The ALJ did not abuse its discretion when it held that Century could be cited as a controlling employer who owed the subcontractor employees a duty of care under the Multi-Employer Worksite Policy. This OSHA policy allows the Secretary to cite an employer for a violation even if its employees were not exposed to the hazardous condition created by the violation. See OSHA’s Multi-Employer Citation Policy, OSHA Instruction CPL 02-00-124 (Dec. 10, 1999) ¶ X.A.1–2. As the ALJ noted, whether the Secretary has statutory authority to cite an employer under such circumstances has been questioned, including by this court. See, e.g., IBP, Inc. v. Herman, 144 F.3d 861, 865–66 & n.3 (D.C. Cir. 1998). But this statutory question was not raised or briefed here.

Finding that Century had actual knowledge of the violative condition, the ALJ correctly concluded that Century’s general safety policies and procedures could not defeat liability under Commission precedent: Century had actual knowledge of the specific hazard and the authority to abate it but did nothing to correct it. OSHA Instruction CPL 02-00-124, ¶ X.E.1–4; see Fabi Const. Co. v. Sec’y of Labor, 508 F.3d 1077, 1083 (D.C. Cir. 2007); Sec’y of Labor v. Peter Miller, Inc., No. 99-0947, 2000 WL 675527, at *2 (CMPAU May 22, 2000). The ALJ also found that Century’s written safety manual provided a legally incorrect standard for the operation of cranes near overhead power lines under 29 C.F.R. § 1926.1408(a)(2). Century’s precautions were inadequate to ensure compliance with the regulations governing crane operations. The subcontractor employees’ access to the violative condition thus gave rise to Century’s liability in this case.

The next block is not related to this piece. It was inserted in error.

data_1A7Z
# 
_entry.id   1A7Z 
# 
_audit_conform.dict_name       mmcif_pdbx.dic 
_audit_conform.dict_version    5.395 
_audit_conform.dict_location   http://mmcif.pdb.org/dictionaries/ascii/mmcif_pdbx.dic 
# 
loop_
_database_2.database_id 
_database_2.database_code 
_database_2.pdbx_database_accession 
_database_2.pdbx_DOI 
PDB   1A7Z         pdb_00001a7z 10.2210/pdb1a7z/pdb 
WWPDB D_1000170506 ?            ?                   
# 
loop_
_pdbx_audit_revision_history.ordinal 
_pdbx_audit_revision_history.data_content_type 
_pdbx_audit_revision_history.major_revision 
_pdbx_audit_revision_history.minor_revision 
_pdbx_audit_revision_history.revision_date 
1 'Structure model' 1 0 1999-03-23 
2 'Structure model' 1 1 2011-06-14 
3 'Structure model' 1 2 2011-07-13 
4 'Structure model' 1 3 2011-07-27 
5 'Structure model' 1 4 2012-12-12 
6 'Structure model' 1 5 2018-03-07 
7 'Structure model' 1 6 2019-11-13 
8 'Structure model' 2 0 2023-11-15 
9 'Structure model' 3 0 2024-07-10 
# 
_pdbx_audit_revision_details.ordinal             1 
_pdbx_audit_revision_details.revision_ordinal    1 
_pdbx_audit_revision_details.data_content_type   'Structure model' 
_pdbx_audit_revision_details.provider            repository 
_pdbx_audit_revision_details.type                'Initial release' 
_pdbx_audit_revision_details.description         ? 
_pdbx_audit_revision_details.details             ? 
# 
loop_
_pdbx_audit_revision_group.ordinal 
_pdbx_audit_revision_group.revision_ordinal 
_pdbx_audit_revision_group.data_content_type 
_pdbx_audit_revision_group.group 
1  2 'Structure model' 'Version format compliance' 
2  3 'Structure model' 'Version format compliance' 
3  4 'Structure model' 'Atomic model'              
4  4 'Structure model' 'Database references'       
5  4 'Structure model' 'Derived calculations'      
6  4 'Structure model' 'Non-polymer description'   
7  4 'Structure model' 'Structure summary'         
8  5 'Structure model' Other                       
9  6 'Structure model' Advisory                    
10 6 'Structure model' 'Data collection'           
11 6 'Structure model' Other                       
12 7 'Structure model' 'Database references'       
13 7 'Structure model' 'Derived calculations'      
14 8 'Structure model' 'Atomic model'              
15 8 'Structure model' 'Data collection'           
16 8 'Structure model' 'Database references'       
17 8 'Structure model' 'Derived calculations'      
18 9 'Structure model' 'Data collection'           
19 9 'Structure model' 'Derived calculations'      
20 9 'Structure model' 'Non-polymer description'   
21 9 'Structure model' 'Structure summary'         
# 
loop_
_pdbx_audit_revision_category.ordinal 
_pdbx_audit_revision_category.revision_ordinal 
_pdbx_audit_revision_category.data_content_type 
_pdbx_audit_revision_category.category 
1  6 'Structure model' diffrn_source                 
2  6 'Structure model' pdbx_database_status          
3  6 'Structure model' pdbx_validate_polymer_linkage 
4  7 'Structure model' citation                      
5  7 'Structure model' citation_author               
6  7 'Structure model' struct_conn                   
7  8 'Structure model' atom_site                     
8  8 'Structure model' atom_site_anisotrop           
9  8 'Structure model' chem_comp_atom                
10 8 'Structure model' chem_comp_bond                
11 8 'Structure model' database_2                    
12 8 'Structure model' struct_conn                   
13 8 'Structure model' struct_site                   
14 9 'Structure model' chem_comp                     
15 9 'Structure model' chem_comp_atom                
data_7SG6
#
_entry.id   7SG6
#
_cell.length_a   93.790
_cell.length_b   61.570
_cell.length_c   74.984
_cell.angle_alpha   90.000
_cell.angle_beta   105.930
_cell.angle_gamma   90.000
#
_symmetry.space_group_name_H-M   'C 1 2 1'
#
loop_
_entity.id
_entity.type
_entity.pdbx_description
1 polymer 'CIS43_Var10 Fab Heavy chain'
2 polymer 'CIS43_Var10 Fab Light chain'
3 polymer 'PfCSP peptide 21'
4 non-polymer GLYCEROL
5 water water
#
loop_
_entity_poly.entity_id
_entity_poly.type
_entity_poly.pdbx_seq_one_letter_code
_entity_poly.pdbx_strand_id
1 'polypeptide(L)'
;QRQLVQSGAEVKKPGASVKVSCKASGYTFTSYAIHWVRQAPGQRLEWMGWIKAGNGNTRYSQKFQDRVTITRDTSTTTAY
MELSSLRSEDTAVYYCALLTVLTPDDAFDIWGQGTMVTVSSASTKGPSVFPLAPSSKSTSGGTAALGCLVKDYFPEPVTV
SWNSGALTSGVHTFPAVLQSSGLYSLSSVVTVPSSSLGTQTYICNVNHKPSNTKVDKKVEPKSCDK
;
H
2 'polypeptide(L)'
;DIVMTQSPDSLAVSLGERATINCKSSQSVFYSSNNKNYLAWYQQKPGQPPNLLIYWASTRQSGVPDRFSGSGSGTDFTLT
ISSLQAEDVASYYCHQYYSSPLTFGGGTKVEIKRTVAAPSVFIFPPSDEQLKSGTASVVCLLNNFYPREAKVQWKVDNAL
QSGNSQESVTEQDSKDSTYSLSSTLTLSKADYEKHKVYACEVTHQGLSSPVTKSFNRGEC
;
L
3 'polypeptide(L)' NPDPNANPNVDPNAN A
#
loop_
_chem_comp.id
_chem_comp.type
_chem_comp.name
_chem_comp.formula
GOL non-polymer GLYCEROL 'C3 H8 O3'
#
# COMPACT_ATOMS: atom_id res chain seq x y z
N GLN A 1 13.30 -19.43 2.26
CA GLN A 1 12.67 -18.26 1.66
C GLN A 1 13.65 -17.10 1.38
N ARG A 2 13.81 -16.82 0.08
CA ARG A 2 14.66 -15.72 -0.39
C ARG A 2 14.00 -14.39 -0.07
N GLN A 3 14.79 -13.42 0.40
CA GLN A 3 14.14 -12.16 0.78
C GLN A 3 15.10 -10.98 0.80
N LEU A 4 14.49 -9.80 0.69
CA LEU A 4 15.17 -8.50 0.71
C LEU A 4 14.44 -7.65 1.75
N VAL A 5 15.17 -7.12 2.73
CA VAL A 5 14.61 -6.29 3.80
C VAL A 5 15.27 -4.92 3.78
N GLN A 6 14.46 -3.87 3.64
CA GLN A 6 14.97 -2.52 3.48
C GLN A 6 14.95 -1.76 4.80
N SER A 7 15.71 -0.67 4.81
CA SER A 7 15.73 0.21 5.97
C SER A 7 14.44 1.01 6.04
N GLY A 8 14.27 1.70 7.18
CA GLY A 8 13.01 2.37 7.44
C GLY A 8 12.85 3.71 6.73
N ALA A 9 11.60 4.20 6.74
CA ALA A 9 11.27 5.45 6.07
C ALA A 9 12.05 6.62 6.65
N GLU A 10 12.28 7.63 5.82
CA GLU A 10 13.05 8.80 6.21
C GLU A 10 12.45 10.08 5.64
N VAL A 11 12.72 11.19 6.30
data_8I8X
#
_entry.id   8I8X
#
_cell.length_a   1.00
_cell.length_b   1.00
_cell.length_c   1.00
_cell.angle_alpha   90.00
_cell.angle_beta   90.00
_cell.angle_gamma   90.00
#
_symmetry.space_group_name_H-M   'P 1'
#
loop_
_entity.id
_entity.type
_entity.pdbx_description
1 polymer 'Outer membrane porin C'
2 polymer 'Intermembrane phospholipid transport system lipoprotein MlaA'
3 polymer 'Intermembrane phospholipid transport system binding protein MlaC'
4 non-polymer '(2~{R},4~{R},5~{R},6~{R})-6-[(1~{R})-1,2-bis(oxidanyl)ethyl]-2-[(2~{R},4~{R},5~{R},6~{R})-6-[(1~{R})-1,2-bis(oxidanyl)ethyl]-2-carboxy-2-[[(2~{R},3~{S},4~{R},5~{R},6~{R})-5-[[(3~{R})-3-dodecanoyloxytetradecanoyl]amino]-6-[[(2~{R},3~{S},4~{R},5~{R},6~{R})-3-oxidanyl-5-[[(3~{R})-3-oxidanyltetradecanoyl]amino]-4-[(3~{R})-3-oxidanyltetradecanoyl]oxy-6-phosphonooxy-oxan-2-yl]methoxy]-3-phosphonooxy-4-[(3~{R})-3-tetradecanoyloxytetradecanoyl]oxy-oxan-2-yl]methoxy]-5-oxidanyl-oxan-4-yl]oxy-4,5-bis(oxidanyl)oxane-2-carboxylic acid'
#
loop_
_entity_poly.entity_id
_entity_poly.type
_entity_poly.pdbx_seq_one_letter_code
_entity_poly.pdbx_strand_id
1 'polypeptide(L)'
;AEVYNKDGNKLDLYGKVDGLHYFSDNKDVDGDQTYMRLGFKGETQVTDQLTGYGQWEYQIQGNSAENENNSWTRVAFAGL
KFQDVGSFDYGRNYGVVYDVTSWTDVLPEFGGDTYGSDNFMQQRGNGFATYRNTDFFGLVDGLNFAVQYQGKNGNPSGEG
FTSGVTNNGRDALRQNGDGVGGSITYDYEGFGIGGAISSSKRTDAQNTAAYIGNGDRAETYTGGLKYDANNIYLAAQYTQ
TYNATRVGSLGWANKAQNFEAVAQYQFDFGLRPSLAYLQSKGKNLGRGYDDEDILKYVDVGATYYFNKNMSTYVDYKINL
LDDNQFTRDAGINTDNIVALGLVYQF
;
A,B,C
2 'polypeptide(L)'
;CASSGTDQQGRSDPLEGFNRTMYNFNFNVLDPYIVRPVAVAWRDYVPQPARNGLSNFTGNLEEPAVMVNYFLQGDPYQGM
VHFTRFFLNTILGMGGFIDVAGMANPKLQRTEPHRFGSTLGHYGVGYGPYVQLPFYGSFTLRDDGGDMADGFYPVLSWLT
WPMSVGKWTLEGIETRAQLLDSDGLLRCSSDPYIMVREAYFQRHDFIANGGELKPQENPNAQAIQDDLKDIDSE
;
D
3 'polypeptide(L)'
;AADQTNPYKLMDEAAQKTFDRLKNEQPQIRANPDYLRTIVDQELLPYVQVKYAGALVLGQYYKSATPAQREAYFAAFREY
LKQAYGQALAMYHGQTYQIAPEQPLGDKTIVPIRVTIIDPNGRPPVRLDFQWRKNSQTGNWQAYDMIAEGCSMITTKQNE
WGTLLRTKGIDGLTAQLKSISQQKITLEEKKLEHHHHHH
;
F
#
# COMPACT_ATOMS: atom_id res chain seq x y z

Because the Commission decision under review comports with our law, we deny the petition for review.

Pursuant to D.C. Circuit Rule 36, this disposition will not be published. The Clerk is directed to withhold issuance of the mandate herein until seven days after resolution of any timely petition for rehearing or petition for rehearing en banc. See Fed. R. App. P. 41(b); D.C. Cir. R. 41.

Per Curiam

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Docket No: No. 18-1290

Decided: June 04, 2019

Court: United States Court of Appeals, District of Columbia Circuit.